Anton Harber at GIPCA's Great TextsThe Famous Idea Trading Company
Author and editor Anton Harber reveals why he chooses journalism on Thursday 18 October at GIPCA's Great Texts.
Author and editor Anton Harber reveals why he chooses journalism, on Thursday 18 October, in the final 2012 event in the Gordon Institute for Performing and Creative Arts (GIPCA) Great Texts/Big Questions public lecture series.
Harber will examine the changing work and role of journalists in the perfect storm created by new technology, and state and commercial pressures. Using his own work in his recently-published book Diepsloot as the basis of his discussion, he will examine the challenge of journalism in this country, posing pertinent questions: What kind of journalism do we want and need in the age of social media? What do we expect from our journalists in a struggling democracy? Do we want professionalism, or activism, from our reporters?
Harber’s attempt to answer these questions draws on three very different texts: Tiyo Soga's writing on the role of newspapers in Indaba, one of the first newspapers for black readers; George Orwell's Why I Write; and Eduardo Galeano's In Defence of the Word.
Anton Harber was one of the founders of the Mail & Guardian in 1985 and went on to edit this newspaper for 12 years. Having also been an executive director of Kagiso Media, he is now the Caxton Professor of Journalism at Wits University, and chair of the Freedom of Expression Institute. He co-edited the first two editions of The A–Z of South African Politics (Penguin, 1994/5), What is Left Unsaid: Reporting the South African HIV Epidemic (Jacana, 2010) and Troublemakers: The best of SA’s investigative journalism (Jacana, 2010). His book, Diepsloot, was published by Jonathan Ball in May 2011, and won the Recht Malan Prize for Non-Fiction Writing. Harber writes a regular column in Business Day and blogs at www.theharbinger.co.za. His latest venture is in non-fiction e-publishing, www.mampoer.co.za.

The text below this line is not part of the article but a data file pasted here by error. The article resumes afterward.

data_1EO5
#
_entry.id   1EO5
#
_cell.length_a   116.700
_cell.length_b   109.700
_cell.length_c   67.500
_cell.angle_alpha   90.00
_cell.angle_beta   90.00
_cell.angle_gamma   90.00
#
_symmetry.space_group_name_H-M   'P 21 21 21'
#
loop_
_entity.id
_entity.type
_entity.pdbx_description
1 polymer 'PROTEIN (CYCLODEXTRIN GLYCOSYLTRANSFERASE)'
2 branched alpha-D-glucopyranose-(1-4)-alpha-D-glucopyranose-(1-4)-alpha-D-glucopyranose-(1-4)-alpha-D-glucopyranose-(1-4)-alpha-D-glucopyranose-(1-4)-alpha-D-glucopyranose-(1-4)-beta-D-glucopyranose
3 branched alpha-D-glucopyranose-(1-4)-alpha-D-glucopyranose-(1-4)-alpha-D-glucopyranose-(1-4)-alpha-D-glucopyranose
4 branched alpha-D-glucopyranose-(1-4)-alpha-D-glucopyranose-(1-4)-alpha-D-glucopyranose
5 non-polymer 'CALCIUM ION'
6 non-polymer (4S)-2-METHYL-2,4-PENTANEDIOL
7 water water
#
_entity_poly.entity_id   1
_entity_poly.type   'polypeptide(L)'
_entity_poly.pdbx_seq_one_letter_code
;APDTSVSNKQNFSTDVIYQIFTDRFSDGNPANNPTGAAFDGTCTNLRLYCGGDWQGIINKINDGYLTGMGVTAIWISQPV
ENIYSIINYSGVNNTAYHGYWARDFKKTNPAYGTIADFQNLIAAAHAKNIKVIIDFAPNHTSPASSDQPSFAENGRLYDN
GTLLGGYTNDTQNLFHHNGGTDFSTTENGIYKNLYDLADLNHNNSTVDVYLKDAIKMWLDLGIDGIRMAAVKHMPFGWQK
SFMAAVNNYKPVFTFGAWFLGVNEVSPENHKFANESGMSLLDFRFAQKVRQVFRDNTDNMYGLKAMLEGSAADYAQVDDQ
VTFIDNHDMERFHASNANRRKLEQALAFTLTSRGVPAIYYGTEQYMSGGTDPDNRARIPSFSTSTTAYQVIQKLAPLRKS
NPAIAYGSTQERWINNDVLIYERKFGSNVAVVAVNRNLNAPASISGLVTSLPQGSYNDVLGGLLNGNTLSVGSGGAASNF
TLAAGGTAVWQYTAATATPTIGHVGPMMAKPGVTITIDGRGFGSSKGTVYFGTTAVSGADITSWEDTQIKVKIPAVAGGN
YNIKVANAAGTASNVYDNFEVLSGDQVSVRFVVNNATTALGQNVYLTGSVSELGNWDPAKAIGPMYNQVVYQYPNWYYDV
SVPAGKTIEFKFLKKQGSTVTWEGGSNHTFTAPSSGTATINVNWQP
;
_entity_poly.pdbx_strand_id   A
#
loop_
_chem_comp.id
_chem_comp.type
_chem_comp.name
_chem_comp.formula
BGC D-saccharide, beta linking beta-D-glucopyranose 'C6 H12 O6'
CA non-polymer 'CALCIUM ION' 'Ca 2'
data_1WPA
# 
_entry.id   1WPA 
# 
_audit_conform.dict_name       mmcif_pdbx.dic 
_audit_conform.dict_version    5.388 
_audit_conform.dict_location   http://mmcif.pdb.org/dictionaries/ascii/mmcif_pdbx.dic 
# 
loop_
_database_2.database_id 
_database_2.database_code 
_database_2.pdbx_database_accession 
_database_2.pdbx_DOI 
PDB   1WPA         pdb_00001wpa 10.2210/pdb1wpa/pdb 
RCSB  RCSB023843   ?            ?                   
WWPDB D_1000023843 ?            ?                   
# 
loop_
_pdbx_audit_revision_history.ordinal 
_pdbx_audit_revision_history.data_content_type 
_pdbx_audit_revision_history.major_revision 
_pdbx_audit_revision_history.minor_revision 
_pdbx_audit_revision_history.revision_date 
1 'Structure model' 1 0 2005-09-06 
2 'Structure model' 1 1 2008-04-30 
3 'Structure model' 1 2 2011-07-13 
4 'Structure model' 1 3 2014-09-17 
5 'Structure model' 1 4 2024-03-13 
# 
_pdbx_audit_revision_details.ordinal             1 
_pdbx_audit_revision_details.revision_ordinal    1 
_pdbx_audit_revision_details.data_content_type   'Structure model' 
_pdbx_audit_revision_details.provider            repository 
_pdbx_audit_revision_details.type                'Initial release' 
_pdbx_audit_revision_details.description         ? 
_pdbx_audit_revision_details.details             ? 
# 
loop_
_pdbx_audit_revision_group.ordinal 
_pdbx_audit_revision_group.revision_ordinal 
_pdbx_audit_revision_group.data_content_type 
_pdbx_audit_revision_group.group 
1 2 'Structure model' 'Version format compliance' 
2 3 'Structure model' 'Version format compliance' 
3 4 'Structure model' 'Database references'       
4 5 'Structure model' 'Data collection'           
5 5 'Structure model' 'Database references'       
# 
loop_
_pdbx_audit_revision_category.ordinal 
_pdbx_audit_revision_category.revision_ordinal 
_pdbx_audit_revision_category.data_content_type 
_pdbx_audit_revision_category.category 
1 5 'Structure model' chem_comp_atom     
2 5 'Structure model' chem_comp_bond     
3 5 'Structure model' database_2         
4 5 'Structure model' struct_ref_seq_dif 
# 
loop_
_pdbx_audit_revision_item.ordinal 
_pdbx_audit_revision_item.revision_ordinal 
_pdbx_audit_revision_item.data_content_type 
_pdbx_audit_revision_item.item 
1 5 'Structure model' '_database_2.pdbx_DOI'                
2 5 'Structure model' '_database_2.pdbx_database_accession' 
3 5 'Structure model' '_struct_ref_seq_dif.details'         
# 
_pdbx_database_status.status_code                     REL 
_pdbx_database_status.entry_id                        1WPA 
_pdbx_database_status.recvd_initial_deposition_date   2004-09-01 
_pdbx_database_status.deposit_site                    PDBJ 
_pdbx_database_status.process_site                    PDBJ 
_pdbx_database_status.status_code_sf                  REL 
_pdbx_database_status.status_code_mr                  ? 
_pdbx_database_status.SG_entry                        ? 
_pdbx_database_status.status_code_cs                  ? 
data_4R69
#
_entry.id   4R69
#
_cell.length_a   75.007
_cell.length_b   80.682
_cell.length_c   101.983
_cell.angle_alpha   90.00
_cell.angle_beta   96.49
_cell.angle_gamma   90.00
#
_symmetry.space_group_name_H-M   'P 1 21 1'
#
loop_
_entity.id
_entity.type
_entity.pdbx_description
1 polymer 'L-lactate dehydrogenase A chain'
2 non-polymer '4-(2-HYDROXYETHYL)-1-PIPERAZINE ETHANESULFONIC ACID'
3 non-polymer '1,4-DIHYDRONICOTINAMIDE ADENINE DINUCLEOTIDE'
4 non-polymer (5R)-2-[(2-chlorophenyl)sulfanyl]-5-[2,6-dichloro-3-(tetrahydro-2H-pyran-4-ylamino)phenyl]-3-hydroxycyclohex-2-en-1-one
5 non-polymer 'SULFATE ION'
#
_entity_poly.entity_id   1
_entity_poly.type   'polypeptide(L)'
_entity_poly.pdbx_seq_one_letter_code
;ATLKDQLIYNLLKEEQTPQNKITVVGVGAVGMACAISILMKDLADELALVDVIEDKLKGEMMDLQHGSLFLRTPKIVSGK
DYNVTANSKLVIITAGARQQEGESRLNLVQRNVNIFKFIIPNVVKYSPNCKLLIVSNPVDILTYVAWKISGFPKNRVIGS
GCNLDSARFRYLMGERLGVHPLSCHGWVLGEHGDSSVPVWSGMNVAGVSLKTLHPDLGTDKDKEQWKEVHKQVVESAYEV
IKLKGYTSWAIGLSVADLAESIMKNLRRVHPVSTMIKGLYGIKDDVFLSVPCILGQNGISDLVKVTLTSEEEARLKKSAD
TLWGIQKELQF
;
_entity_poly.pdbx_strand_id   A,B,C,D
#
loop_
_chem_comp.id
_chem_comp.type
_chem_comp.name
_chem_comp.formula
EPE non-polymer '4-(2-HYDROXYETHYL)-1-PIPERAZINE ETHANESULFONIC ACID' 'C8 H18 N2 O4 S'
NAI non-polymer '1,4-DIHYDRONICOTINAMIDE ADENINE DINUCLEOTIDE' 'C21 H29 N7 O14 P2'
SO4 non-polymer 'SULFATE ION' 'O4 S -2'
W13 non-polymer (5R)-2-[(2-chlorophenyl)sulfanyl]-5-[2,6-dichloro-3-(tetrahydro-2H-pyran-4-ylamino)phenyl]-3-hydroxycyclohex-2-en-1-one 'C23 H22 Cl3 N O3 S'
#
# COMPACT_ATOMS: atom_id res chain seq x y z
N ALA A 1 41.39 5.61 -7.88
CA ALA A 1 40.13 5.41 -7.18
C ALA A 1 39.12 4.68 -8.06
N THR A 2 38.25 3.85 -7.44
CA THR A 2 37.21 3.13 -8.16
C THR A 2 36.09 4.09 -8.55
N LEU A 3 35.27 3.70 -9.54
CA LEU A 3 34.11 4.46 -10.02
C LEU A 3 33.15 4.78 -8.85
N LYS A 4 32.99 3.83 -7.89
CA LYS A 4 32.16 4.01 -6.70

This event will take place at Hiddingh Hall, University of Cape Town (UCT) Hiddingh Campus, Orange Street, Cape Town on Thursday 18 October 2012 at 17:30 and is free. Refreshments will be served from 17:00. No Booking is necessary. For more information on the Great Texts / Big Questions series, please contact 021 480 7156 or firstname.lastname@example.org
NOTE TO EDITORS:
About GIPCA: The University of Cape Town’s Gordon Institute for Performing and Creative Arts (GIPCA) facilitates new collaborative and interdisciplinary creative research projects in the disciplines of Music, Dance, Fine Art, Drama, Creative Writing, Film and Media Studies. Interdisciplinarity is a key theme of the institute and projects are imbued with innovation, collaboration and dialogue with urbanism and community. GIPCA was launched in December 2008 with a substantial grant from Sir Donald Gordon, founder of Liberty Life. An Advisory Board comprising Heads of Departments of all Performing and Creative Arts Departments at UCT helps to shape contexts for the instigation and development of projects by students and staff, as well as a wide range of institutions and individuals outside the university. For more information on the 2012 GIPCA programme, visit www.gipca.uct.ac.za, or phone 021 480 7156.
GIPCA Director: Associate Professor Jay Pather
GIPCA Project Manager: Adrienne van Eeden-Wharton
Chair of the GIPCA Board: Professor Paula Ensor
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Web site: http://www.gipca.uct.ac.za
Hiddingh Hall, UCT's Hiddingh campus, Cape Town Western Cape South Africa